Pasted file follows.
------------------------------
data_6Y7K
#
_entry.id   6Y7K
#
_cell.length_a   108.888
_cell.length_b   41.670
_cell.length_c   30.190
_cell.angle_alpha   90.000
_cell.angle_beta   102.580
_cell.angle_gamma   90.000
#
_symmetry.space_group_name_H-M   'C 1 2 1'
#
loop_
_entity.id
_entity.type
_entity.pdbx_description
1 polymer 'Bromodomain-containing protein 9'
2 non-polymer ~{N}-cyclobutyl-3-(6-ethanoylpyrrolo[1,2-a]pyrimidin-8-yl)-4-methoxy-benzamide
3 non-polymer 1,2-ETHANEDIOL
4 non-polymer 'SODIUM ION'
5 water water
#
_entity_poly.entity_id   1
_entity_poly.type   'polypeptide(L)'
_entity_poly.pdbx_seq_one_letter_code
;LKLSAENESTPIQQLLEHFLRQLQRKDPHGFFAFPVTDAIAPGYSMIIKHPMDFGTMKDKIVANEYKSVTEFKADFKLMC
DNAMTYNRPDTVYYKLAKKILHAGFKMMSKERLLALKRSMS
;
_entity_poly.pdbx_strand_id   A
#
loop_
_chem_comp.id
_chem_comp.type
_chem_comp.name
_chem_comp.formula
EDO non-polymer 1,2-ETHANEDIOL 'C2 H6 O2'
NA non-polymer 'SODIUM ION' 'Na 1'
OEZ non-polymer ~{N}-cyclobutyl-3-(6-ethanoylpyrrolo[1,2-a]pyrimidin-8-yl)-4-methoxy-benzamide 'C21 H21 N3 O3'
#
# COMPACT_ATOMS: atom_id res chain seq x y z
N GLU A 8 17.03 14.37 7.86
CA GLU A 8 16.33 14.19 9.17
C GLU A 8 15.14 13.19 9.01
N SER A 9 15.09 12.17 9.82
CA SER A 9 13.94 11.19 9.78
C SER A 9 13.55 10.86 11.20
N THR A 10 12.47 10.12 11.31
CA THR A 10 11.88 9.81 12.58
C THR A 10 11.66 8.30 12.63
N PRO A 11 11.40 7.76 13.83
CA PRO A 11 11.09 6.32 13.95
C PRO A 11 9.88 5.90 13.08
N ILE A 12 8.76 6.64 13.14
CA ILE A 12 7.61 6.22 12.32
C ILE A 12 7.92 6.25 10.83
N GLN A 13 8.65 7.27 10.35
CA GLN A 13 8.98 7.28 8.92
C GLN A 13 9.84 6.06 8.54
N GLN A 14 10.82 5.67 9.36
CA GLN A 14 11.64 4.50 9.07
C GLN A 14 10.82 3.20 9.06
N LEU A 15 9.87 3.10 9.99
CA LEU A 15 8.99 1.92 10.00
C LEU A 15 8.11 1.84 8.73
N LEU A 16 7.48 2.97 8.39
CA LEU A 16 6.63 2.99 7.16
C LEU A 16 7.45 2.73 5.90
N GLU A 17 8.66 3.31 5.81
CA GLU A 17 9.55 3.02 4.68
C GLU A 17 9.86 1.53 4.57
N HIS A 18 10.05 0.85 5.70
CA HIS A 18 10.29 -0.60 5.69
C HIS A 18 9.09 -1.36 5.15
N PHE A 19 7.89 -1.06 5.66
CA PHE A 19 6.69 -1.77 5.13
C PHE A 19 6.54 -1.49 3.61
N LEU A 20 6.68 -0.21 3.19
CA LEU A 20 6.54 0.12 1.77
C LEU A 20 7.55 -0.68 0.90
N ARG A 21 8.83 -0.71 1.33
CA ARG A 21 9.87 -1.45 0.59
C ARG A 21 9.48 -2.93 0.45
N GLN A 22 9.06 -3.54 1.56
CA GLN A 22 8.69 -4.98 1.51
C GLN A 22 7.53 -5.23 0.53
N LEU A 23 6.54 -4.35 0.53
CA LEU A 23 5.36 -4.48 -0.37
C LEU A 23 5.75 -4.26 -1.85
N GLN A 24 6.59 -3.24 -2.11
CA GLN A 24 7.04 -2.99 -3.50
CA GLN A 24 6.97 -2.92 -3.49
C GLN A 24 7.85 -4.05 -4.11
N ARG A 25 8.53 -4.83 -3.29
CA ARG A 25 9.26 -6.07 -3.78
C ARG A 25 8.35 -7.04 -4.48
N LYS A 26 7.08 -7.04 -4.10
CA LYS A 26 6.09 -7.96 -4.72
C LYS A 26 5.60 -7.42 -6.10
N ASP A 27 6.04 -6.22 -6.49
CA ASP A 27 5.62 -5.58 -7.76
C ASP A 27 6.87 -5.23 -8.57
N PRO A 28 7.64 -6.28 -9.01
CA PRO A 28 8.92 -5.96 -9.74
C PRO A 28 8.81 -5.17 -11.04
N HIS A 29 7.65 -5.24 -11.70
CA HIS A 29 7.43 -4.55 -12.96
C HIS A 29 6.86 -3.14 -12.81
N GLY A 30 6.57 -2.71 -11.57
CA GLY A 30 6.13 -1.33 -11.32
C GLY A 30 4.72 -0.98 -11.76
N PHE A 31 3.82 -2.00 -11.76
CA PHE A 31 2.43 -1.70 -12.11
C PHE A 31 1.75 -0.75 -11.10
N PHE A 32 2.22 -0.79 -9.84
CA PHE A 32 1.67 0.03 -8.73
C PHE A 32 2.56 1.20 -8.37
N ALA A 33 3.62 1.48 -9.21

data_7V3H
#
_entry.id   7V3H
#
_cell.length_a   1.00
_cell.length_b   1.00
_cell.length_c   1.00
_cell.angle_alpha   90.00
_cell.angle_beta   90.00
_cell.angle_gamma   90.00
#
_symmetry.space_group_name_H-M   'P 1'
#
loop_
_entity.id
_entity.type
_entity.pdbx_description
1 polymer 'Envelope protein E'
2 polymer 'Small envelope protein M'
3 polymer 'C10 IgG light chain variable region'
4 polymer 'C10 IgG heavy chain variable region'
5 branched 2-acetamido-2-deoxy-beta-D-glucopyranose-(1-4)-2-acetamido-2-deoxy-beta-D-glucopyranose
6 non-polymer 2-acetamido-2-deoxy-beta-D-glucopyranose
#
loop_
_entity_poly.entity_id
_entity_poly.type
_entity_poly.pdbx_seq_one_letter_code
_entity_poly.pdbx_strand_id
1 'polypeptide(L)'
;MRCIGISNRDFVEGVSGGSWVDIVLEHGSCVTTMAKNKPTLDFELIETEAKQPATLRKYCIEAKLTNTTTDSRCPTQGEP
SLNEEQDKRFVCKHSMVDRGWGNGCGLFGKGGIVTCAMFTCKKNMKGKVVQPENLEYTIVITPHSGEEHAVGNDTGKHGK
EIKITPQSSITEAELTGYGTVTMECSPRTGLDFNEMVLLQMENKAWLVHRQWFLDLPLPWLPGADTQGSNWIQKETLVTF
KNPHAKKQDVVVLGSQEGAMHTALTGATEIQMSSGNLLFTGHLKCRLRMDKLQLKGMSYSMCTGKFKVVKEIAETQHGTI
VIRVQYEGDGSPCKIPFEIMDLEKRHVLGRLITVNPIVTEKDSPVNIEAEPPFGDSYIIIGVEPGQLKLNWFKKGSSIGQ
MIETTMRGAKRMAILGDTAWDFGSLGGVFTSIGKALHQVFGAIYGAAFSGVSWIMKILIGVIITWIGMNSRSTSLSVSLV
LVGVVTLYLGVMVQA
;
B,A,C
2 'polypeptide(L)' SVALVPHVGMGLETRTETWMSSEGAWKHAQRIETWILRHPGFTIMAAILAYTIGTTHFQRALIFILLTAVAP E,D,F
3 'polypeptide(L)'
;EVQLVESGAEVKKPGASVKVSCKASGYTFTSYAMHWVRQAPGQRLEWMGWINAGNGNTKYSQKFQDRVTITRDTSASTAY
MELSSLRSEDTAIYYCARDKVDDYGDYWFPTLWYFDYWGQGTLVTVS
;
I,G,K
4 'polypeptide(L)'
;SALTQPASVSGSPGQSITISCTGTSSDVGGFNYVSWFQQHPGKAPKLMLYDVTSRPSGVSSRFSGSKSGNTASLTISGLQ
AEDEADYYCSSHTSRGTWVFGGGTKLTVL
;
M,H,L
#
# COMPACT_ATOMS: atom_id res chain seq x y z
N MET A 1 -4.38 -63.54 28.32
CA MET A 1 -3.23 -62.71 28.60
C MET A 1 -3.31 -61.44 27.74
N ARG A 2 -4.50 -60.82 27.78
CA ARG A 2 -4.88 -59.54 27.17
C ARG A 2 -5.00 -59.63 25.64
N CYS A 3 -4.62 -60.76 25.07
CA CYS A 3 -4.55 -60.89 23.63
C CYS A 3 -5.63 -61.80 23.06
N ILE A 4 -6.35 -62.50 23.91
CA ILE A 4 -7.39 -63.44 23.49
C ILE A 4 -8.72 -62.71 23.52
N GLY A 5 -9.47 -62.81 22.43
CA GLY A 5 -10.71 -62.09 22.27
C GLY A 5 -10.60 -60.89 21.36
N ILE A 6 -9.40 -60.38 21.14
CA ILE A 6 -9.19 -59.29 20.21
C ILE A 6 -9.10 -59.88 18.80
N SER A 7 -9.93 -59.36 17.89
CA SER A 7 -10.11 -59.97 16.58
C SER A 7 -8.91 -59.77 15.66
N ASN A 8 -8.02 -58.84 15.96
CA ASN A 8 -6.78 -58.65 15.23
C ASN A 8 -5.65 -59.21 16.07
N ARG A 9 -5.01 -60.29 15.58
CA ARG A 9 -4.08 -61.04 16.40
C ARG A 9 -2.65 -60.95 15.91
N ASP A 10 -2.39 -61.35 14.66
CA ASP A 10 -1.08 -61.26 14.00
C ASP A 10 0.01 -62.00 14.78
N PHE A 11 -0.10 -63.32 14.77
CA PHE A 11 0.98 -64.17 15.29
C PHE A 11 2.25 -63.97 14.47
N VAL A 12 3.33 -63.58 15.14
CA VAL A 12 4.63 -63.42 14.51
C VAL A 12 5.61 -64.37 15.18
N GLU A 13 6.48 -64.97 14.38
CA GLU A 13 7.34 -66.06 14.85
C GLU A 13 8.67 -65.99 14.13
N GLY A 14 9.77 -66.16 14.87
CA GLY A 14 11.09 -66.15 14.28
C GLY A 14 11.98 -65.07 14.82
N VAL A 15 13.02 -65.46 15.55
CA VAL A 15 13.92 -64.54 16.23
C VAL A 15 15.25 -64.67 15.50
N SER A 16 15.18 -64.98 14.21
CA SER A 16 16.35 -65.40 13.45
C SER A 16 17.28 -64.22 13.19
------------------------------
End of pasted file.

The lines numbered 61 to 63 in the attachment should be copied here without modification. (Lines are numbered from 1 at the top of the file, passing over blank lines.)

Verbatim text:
CA GLN A 14 11.64 4.50 9.07
C GLN A 14 10.82 3.20 9.06
N LEU A 15 9.87 3.10 9.99